Nissan GT-R: What Price New Hotness?

Jay Shoemaker
by Jay Shoemaker
nissan gt r what price new hotness

In Michelangelo Antonioni's film "Blow Up," Thomas (David Hemming) watches a rock guitarist smash his ax and toss the remnants into the audience. Caught up in the spirit of the moment, Thomas joins the scrum scrambling for a piece of the dead guitar. He grabs the lion's share and runs away. Dozens of fans give chase, attempting to wrest the prize from his grasp. Finally, Thomas is clear of the crowd. Alone with his treasure, he contemplates his booty– and then casually tosses it into a nearby trash can. Nissan GTR anyone?

Sacrilege! The new Nissan GT-R blasts from zero to 60mph in 3.5 seconds, navigates the Nürburgring as fast as the Porsche 911 Turbo and (allegedly) does so with more confidence than Stuttgart's finest. All this with a Manufacturer's Suggested Retail Price (MSRP) starting just under $70k. Clearly, it's the performance automotive bargain of the decade.

On the day the initial U.S. dealer allocations of GT-Rs were announced, the mathematics made the problem clear. Nissan deemed exactly 691 dealers "qualified" (i.e. large and financially productive enough) to sell the GT-R. During the model's inaugural year, Nissan will build 2500 GT-Rs worldwide, only 1400 vehicles of which will make it stateside.

It doesn't take long to divide 1400 by 691 and conclude that the anointed U.S. Nissan dealers will receive two GT-Rs (on average). Since these dealers were obliged to make an investment in the equipment needed to service the GT-R's unique run flat tires, it makes sense that they'd want to recoup that investment ASAP, over the two model transactions they'll experience in 2008. And, lest we forget, they're car dealers.

Bottom line: a "buyer's premium."

So when I contacted my local dealer to place an order for my very own Nissan GT-R, I wasn't surprised to encounter a lot of squirming and shadow puppeteering. This, of course, gave me a reverse Groucho Marx; I wanted to join a club that didn't want me as a member. BUT–

I am allergic to paying more than MSRP for anything (I have a doctor's note to prove it). The idea of forking over a significant premium for a GT-R in its first year of release makes me feel both elated and stupid.

To delete "stupid" from this equation, I began an on-line investigation, hoping to tap the experiences of other enthusiasts desperately seeking a Nissan GT-R. Most of the stories I encountered indicated that dealers were adding a $10k to $25k additional onto the car's MSRP.

About a half dozen commentators listed dealers committed to selling their GT-Rs at MSRP. This information did me little good, as one sale accounted for half of their allocation. By the time I'd identified the virtuous dealer their other GT-R was also sold. Living in California didn't help; the Golden State's love for fast cars seems to blur the lines of whatever rational decision-making may remain within state borders.

Of course, the upshot of this hot model fever is a four-wheeled Ponzi scheme. Aside from the Ferrari Enzo, you can count on one hand the number of cars that garnered a premium from the onset, and maintained that value (and you'd still have enough fingers left to make gang signs). Anyone remember the $100k dealers placed on top of the dreadful BMW Z8? The SL55 AMG for $50k on top? And yes, people paid above the odds for a Pontiac Solstice.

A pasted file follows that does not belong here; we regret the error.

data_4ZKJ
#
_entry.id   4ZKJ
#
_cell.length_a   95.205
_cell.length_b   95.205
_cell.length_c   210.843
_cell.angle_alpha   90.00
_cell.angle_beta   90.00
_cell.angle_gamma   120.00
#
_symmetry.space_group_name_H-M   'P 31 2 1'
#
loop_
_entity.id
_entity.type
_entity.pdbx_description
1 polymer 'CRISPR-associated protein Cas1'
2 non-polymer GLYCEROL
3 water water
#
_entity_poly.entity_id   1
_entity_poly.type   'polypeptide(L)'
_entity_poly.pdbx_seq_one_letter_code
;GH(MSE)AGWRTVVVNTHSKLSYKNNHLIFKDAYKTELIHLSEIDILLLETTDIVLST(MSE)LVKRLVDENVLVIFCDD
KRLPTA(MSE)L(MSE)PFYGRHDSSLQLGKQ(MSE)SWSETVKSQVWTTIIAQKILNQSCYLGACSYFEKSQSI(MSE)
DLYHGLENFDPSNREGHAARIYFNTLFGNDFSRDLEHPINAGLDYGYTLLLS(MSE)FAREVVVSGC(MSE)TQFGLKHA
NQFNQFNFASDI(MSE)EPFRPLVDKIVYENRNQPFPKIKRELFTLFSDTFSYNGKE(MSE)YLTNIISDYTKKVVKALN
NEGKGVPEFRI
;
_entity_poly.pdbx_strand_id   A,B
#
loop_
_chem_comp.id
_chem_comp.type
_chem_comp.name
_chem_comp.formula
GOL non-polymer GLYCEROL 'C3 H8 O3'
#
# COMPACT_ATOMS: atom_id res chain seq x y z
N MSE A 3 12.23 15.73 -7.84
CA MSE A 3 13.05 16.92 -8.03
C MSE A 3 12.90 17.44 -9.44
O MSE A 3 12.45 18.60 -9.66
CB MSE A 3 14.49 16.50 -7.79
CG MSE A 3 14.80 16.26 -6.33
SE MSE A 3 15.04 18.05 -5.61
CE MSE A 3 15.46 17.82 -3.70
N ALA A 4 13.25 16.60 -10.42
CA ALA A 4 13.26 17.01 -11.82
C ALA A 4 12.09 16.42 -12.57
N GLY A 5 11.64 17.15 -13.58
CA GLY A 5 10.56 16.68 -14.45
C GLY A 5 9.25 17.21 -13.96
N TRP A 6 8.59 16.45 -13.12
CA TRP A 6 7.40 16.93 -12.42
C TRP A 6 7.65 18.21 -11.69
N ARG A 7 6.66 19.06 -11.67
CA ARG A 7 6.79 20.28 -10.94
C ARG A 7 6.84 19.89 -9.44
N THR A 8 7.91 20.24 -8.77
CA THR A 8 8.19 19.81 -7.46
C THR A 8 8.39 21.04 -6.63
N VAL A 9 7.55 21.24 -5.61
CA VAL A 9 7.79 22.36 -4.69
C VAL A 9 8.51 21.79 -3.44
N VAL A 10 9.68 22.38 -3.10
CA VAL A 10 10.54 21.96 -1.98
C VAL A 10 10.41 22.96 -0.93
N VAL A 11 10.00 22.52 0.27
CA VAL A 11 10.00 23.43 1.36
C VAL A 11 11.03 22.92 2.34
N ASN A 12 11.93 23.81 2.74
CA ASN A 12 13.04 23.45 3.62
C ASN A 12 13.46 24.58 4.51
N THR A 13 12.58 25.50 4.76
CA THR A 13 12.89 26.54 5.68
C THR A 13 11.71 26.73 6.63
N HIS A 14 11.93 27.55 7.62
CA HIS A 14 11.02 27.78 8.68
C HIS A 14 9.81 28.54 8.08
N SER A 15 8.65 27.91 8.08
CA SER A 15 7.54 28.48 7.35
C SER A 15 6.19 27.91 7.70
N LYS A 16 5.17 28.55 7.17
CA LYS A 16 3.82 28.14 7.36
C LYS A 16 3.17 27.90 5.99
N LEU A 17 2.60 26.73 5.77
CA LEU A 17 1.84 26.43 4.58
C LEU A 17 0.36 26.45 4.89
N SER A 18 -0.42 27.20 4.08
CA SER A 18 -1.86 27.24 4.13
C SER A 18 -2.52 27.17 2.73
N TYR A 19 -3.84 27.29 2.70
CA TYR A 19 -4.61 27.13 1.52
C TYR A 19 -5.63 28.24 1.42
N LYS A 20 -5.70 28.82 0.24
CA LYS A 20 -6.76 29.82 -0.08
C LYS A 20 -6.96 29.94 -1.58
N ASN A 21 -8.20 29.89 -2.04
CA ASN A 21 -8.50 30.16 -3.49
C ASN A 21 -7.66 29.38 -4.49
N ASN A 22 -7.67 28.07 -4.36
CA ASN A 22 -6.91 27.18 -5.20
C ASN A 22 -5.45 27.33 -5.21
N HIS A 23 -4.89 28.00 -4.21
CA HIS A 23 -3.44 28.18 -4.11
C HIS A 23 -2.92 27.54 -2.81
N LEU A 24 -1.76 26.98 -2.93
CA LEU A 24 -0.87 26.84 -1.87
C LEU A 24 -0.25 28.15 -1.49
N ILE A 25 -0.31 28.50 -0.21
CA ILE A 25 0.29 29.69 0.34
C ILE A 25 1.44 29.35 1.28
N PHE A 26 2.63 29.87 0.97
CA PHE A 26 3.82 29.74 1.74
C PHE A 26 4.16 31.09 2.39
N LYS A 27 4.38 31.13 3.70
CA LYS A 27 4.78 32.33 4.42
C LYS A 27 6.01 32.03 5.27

Eventually, as the hot model cools, someone gets burned. IF you're going to pay a premium for a hot car, the "trick" is to do so straight out of the chute, then sell the car before availability catches-up with demand. Given that the Nissan GT-R ain't no Ferrari, and Nissan dealers love money, I reckon Nissan will up production after the 2008 model year, big style. At that point, the premium will disappear, for both buyer and seller.

You want to talk about killer depreciation? Then you need to contemplate the concept of "front loading" an asset destined to shed value. A 2005 SL55 AMG with less than 20k on the clock can now be yours for $86k as a certified pre-owned car from an MB dealer- and a lot less as a private purchase. With Solsti piling-up on dealer lots, there isn't a single soul in the U.S. who'll pay you above the odds for a new one. Not one.

So I'm hot on this quest to find someone who will accept my order for a Nissan GTR at MSRP and I've never even seen one in person– let alone felt the driving experience. Two questions. How long will the hype last? With all this demand and little supply, how long will there be someone willing to pluck this discard from my trash heap and pay ME more than MSRP for the privilege? Second, would I even like it?

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  • Analoggrotto Robocop
  • ToolGuy Nice truck.Thinking out loud on a Monday: So if my next road-trip EV also has the towing capacity to handle a nice big (6'x14') wood-floor utility trailer (900 pound trailer weight plus 2090 pound trailer capacity = 2,990 pounds max) around town (say 10-mile radius typical for me), do I really need a truck anymore? (Probably not.) EV Towing Capacity (e.g., Model X = 5,000 pounds towing) Trailer (nice and low to the ground, see?)I'll miss you, truck. 😉
  • FreedMike Looks sharp. But did they fix the hilariously bad torque steer on the N-Line model? The one I drove brought back memories of the Omni GLH Turbo.
  • Kendahl I might believe that, on a back road in a rural county, one might run into a cop who doesn't know the law he is paid to enforce. However, I-75 is the main route for snowbirds, of whom a sizeable fraction are Canadian, commuting to and from Florida. It was the cop's responsibility to know that Florida honors foreign licenses. Nield should have hired a lawyer to rub that in.
  • Arthur Dailey So they cut the roof off the hatch area of a Dodge Journey?